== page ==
March Editor’s Note


The Scottsdale auction week in 2016 ran late this year. The sales frenzy in Western America that traditionally has ended in mid-January typically gave auctioneers time to rest their vocal cords and it allowed buyers and consignees time to regroup.

Not so this year.

This time lag has been necessary before subjecting the auction staffs and bidders to the time-zone move to Rétromobile in Paris in February. Instead, Arizona ended in February! Literally it did, on the 1st. And so, much of this cast of characters barely had time to rest their bodies on transatlantic flights.

We have talked about Arizona. The auction results do not justify a “run for the hills” attitude. Or one that dictates we batten down the hatches.

Everyone who watches this “hobby” that is a business, and this “business” that also is a hobby, has expected Phoenix 2016 since…what Monterey ’13?

Or Amelia ’12? And now we approach Amelia ’16.

On Friday, February 19, the International New York Times published a story by Scott Reyburn titled Tough Start to the Auction Year. In his lead sentence he used a word that has been on the lips and in the minds of observers for some time: “A ‘correction’ economists generally agree, is a decline of at least 10 percent in the value of a stock, commodity, bond, or market interest.” Reyburn goes on to quote significant decreases in total sales figures for contemporary art sales in the February auctions. He quotes Todd Levin, an art adviser in New York: “The market peaked in the first half of 2015 and the second half saw a softening,” Levin told him. “I expect that to continue in 2016.”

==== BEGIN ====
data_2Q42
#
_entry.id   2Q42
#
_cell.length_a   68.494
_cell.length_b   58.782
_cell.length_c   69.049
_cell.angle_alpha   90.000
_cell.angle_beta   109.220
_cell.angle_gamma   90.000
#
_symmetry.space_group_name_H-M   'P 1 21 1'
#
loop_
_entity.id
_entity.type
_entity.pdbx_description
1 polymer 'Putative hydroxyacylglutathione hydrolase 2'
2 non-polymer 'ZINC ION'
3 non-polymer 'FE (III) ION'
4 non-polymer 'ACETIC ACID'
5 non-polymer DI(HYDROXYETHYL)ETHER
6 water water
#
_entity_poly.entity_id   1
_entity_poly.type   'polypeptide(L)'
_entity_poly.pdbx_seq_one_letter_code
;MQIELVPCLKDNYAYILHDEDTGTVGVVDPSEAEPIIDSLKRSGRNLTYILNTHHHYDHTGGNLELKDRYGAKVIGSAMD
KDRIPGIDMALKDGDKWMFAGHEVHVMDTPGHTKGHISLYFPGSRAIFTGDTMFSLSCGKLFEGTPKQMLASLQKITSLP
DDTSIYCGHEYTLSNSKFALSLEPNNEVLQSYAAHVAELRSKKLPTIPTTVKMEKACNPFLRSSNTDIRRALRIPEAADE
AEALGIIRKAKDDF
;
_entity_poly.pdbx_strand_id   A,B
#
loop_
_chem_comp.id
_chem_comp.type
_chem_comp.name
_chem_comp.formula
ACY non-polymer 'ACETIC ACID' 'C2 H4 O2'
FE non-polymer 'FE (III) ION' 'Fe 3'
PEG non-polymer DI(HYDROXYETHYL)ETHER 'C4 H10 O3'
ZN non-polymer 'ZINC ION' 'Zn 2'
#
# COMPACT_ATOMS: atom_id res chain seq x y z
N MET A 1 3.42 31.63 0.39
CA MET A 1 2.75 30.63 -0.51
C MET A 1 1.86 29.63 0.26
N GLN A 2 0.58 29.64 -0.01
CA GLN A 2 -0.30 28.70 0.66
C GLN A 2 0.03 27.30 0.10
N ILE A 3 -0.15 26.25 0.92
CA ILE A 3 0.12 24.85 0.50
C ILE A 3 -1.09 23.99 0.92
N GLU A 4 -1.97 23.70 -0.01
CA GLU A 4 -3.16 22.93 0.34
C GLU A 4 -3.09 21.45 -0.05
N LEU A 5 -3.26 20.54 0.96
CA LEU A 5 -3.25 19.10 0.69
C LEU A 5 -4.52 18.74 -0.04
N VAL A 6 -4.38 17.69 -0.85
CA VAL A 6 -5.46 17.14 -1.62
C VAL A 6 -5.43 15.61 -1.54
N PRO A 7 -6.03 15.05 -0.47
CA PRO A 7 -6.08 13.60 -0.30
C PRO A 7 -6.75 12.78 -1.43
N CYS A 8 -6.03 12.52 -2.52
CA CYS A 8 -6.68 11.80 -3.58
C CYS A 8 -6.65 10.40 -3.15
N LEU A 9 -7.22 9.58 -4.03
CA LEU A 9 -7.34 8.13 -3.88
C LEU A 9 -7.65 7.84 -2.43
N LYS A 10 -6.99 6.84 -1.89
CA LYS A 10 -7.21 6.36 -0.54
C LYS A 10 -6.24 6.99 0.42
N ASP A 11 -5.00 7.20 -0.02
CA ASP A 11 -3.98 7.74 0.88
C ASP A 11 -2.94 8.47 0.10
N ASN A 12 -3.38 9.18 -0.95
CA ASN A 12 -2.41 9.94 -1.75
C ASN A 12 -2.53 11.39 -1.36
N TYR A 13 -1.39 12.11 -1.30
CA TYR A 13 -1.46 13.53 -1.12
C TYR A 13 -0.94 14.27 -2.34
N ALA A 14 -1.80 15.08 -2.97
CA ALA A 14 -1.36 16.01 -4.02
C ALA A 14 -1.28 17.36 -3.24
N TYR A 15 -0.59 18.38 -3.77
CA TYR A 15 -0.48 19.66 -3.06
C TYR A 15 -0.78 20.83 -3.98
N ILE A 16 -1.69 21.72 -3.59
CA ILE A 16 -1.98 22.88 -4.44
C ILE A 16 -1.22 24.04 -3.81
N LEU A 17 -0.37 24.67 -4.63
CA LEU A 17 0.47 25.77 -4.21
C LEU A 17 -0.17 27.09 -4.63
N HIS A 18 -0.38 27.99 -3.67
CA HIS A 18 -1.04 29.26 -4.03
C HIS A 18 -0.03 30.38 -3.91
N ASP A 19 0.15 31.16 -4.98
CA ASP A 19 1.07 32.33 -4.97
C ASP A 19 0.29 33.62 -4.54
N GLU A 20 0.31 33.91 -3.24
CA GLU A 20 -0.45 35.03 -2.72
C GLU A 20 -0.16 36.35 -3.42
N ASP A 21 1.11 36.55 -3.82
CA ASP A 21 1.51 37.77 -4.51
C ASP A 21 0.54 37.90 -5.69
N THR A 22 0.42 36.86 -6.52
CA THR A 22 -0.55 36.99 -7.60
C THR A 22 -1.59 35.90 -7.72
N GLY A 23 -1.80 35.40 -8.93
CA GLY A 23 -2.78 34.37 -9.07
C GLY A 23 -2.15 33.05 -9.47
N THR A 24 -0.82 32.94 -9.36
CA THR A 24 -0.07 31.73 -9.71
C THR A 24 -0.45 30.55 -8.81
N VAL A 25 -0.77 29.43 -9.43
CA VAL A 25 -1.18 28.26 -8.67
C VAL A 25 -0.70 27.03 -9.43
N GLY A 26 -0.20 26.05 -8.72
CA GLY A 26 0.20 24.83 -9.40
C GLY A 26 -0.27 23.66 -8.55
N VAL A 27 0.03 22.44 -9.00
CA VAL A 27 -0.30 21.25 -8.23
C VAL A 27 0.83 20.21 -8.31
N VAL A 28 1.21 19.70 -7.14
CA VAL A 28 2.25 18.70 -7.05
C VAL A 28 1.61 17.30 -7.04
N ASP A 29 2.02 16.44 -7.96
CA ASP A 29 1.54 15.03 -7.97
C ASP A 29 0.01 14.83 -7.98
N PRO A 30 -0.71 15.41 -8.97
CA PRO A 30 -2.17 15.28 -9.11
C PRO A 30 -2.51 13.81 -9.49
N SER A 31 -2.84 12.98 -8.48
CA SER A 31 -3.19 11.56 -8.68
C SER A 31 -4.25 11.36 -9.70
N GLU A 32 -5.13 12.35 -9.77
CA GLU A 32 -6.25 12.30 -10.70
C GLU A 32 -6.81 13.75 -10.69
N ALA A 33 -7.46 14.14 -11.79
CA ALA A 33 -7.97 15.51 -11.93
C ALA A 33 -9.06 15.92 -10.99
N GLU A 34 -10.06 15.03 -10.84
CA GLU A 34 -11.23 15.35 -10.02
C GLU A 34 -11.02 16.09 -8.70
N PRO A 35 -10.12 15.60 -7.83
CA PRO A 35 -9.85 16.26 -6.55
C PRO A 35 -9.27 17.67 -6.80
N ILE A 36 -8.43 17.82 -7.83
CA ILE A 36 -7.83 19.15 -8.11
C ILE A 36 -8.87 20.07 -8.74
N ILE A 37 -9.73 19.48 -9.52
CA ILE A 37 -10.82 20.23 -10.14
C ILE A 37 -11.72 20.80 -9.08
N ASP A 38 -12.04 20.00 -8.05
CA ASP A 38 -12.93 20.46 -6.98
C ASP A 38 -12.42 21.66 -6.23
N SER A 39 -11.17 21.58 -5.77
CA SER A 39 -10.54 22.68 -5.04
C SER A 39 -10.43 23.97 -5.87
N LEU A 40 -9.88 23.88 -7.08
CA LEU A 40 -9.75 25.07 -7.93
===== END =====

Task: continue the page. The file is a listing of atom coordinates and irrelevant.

Buyers, Reyburn wrote, have been unnerved by financial turbulence in the wake of slowing growth in China. He noted “Sales of classic cars were down 14 percent, to $250.6 million, at the annual series of specialist auctions in Arizona… Auctions held during the [Paris] Rétromobile this week struggled with oversupply.” Still, automobiles in Scottsdale and Paris did much better than contemporary art in New York sales totals, which finished 40 to 50 percent below 2015 figures.

Events make opportunities. Market responses cast a spotlight on them. In this issue, we’ll point out some opportunities coming at Amelia Island in mid-March.

But also in this issue, you’ll read our steadfast contributor Richard Newton talking about the risks of “old gas.” That’s not a reason to consult a physician but it’s an answer to your questions about why your best treasure won’t start next month after a long winter’s hibernation.

Before you get to Richard, you’ll find Road Scholars co-founder Cam Ingram offering his perspectives on restoration. Why on earth do it? Or why not! His is an experienced view.

Writer/photographer Bruce Sweetman will introduce you to a 911 Carrera owner who has proven that you can drive your Porsche and you can show it and win. But it’s a long haul getting there.

Randy Leffingwell
Editor, Road Scholars Magazine

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